Methods may vary widely depending on the profile, experience and equipment available, but here are some tips we have to offer.
All the best tools and experience will do you no good if you don't have your pieces cut to the right angle.
These handy devices work great for gluing a whole frame together. You let the glue set up and then nail it. They work on the same principle as a ratchet tie-down strap, making it quick and easy to change from one size to another. They are also very inexpensive, and as long as you have a well cut miter the frame will self-square itself. Then all you have to do is nail it.
While a v-nail works great in flat/wide profiles, we have yet to find a machine that will stack nails high enough to join one of our typical cap style mouldings. To hand drive nails into hardwood you will have to pre-drill. If you don't have a drill bit of the proper size (those little ones seem to have a way of breaking...), you can use one of the nails you're joining the frame with. Just grind or file the head off (parallel to the nail or it will end up too short), and put it in your drill. It may tend to burn a bit, and the going will be a bit slower but it is very functional and it's almost impossible to break a nail.
One other handy method of nailing is a power nail gun. You will want to look for either a Brad Nailer or a Headless Pinner. The nice thing about a headless pinner is that the hole it leaves is so small you won't even need to fill the hole in many cases. However you will HAVE to cross-nail (put one or more in each side of the corner), as they are not very resistant to pulling through.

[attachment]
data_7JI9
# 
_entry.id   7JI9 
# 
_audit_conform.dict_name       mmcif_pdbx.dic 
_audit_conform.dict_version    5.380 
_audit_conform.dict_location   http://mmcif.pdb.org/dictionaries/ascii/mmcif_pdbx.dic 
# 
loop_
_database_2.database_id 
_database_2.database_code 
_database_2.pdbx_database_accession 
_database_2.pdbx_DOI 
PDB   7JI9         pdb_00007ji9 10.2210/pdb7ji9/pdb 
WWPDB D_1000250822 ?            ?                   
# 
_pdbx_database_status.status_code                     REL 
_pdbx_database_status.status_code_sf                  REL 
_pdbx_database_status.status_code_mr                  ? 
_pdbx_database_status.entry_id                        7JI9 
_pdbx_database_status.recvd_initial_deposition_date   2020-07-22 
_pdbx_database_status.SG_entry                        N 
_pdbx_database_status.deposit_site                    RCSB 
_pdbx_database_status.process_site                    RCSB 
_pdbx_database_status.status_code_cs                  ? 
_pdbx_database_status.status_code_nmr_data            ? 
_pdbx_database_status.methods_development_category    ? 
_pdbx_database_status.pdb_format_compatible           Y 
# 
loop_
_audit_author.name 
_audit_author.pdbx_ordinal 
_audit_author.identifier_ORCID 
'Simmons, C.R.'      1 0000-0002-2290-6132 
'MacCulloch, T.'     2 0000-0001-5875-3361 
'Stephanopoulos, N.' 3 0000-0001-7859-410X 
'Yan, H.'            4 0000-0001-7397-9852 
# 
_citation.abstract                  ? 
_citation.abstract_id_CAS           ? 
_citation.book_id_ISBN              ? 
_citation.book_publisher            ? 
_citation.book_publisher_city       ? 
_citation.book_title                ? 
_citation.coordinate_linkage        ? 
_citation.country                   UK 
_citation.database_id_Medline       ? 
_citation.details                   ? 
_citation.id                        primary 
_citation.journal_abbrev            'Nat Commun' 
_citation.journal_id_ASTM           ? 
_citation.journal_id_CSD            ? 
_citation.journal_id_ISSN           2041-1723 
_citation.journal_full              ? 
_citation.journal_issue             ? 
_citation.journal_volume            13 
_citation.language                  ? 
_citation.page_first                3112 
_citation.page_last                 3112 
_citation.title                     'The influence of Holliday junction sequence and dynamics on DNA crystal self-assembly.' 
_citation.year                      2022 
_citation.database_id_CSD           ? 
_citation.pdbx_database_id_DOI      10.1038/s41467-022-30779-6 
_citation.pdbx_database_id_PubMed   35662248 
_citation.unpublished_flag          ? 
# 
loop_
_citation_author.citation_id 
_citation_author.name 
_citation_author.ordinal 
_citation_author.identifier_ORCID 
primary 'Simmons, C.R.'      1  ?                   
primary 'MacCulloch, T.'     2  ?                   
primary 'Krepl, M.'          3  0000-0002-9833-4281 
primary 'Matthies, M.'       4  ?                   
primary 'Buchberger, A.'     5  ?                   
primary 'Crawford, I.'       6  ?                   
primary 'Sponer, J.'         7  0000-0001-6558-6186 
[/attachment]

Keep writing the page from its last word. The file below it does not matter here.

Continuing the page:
Unless you are making finished corner frames from raw moulding it is exceedingly difficult to chop and join finished moulding and end up with flawless joints. Here are a couple tips to make them look better.
This is most important when using a moulding that has a finish significantly different in color than the base wood. Get an assortment of colored markers and color the edge of the miter cut with a color closest to the finish color. Then if there is a slight gap or misalignment it will be much less noticeable.
We will readily agree that no one likes to admit they putty their joints, but occasionally you may find yourself in a place with no other options. As long as the joint is substantially tight, and you have a mechanical fastener (nails or v-nails) you can safely fill in the odd gap. We recommend you get an assortment of colored waxes to do the job. They can be safely used on just about any kind of finish and any excess can be easily wiped off with a clean cloth.